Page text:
“We went there to ask them, what does quality transportation mean to you,” said Tom Phillips, executive director of Polk Transit, the county agency that works to create public transportation options. “We heard about what their issues were, and what people wanted. We want to create a situation where we understand where people are. This is about us listening to what they need.”
It will also be, Phillips said, part of an ongoing effort to improve public transportation options throughout Polk County.
“What we’re doing,” he said, “is we have branded a marketing and community outreach effort called My Ride.” It’s part of Polk Transit’s vision and plan for future transit services, looking at not only how people get around today, but how they will cab from point A to point B in the future.
The agency plans to collect the data from these public meetings, and then make recommendations to Polk County commissioners on June 13, during a public meeting in Lakeland.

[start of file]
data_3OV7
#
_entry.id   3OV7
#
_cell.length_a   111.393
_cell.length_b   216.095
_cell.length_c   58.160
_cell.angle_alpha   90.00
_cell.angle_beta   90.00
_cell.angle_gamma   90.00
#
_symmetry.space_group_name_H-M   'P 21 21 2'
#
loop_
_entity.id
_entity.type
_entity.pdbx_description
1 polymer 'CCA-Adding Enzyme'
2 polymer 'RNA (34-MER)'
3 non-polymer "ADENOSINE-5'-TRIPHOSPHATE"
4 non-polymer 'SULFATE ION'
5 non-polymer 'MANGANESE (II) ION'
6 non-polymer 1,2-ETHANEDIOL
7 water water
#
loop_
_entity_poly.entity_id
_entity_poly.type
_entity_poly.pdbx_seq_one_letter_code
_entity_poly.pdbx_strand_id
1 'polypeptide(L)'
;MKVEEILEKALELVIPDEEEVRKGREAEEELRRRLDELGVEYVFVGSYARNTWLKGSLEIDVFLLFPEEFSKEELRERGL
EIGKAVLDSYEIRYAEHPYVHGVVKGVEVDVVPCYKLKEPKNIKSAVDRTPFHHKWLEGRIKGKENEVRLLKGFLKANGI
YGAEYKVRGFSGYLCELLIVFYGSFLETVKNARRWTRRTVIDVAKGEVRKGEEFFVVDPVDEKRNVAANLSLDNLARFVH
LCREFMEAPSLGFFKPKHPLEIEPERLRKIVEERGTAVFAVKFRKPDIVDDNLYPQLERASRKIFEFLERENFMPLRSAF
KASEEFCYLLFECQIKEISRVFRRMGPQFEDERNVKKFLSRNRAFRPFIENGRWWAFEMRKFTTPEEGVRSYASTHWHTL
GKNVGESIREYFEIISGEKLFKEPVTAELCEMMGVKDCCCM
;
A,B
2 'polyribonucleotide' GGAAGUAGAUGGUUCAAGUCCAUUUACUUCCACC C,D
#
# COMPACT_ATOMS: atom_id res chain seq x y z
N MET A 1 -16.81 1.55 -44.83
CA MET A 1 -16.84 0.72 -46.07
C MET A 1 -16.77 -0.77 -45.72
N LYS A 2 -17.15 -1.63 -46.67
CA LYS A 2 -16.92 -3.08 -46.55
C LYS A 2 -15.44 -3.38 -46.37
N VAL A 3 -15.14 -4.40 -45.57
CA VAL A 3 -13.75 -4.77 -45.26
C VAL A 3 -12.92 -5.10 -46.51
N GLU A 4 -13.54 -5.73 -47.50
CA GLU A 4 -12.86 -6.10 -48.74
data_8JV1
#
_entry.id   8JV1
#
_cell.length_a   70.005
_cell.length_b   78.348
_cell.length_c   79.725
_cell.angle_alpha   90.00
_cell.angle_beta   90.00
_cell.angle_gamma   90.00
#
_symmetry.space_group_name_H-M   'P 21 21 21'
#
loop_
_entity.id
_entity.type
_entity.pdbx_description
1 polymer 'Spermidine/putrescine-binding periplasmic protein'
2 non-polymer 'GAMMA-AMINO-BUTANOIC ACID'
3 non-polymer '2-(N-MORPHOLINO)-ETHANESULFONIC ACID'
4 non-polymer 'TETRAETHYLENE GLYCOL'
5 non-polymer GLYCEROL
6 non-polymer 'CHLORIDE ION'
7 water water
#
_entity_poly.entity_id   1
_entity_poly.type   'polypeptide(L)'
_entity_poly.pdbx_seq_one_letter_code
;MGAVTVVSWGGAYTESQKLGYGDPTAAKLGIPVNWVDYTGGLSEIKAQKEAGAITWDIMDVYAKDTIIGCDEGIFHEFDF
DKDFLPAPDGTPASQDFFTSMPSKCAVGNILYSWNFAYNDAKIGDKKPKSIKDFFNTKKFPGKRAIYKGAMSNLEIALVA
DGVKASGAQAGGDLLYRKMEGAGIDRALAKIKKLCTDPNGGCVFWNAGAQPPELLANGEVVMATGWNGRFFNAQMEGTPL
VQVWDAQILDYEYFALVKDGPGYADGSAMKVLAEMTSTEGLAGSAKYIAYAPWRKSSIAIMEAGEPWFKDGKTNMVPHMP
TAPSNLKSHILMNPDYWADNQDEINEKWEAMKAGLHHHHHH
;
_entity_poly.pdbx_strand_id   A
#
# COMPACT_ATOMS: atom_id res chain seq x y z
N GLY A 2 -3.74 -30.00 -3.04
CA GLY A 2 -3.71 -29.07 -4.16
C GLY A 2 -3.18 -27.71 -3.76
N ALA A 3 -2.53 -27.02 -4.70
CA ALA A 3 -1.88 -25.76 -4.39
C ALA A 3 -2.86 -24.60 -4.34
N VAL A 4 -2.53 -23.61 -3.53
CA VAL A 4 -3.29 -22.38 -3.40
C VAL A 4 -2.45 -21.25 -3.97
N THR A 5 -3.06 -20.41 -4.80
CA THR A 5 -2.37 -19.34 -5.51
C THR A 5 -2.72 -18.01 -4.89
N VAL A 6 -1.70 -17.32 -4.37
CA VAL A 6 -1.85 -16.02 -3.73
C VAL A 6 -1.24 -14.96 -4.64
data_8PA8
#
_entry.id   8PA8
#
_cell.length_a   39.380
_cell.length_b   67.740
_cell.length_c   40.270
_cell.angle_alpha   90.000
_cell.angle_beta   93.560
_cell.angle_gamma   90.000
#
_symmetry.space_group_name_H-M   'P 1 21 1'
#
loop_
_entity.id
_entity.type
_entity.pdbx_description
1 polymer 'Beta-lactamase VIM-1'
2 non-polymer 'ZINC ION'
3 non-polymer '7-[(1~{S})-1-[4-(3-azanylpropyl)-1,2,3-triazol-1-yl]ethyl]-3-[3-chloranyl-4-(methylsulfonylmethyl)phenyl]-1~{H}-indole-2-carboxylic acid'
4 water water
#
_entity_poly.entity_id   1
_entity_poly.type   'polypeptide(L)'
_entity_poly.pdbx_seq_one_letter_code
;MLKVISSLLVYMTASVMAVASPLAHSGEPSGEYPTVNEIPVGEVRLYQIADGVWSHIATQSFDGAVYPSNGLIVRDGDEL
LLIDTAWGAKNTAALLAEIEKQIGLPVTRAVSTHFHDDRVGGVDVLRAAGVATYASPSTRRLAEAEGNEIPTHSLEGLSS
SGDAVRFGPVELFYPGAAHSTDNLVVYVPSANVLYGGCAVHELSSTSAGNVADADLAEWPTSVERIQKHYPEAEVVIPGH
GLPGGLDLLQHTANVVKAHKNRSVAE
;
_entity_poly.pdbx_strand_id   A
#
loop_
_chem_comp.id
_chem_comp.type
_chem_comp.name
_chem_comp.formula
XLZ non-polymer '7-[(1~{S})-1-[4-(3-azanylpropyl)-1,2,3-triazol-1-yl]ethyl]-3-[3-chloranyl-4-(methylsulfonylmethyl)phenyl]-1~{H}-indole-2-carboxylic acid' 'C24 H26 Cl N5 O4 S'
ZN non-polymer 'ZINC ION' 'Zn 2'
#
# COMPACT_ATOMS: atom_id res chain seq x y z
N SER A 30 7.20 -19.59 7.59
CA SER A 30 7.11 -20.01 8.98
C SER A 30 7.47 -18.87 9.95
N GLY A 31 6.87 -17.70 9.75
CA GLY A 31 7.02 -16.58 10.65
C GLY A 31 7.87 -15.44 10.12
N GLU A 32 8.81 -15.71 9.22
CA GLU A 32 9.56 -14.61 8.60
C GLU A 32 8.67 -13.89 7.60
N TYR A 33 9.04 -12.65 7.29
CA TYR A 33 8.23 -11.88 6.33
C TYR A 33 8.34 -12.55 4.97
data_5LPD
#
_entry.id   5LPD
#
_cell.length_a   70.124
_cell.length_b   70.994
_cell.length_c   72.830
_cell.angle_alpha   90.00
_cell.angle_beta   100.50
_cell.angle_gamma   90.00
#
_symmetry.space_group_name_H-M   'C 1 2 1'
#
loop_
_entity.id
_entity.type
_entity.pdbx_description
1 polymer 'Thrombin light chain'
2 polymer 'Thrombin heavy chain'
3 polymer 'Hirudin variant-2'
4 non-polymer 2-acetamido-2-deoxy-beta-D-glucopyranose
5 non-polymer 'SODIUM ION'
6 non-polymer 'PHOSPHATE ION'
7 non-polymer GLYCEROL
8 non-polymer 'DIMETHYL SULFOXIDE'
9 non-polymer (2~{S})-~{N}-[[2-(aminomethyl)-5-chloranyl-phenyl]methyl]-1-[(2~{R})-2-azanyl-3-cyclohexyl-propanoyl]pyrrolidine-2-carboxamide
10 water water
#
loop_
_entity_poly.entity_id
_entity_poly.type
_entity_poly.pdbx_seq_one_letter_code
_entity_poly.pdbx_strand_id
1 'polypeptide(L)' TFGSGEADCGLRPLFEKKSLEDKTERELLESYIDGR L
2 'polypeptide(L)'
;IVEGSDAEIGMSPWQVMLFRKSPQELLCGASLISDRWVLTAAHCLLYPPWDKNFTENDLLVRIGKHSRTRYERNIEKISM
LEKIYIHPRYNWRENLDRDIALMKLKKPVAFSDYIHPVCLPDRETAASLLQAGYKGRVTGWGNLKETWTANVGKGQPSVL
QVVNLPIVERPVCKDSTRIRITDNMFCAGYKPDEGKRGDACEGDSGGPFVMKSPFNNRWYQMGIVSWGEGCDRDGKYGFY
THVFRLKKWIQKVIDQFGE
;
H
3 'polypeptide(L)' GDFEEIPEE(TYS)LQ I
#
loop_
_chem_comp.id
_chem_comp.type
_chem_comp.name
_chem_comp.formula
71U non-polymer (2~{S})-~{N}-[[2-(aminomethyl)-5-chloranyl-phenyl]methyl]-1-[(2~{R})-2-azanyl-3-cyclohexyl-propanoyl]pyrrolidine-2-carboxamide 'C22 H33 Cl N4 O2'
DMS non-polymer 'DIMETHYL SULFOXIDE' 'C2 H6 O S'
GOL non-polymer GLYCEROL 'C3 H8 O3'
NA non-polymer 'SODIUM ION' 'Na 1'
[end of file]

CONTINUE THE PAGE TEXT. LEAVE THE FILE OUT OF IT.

“We will be presenting an 85 percent complete project proposal for Polk County service areas,” Phillips said.
But it will not come without an added price tag, Phillips acknowledged.
“We need more funding,” he said.
As Central Florida struggles to come out of the lingering impact of the national recession and the collapse of the housing market, Phillips said it’s clear more and more families and individuals are relying on public transportation. With people unemployed or underemployed, and facing gas prices hovering near $3.70 a gallon, a growing number of area residents simply can’t afford a car to get around, he said.
“The definition of who is transit-dependent has changed,” Phillips said. “With the double-digit unemployment rate and gas above $3.70, absolutely those trends have changed. I have seen, for the first time, that many of our (bus) routes are full. This is happening across the United States. We’re trying to come up with a plan to meet those needs.”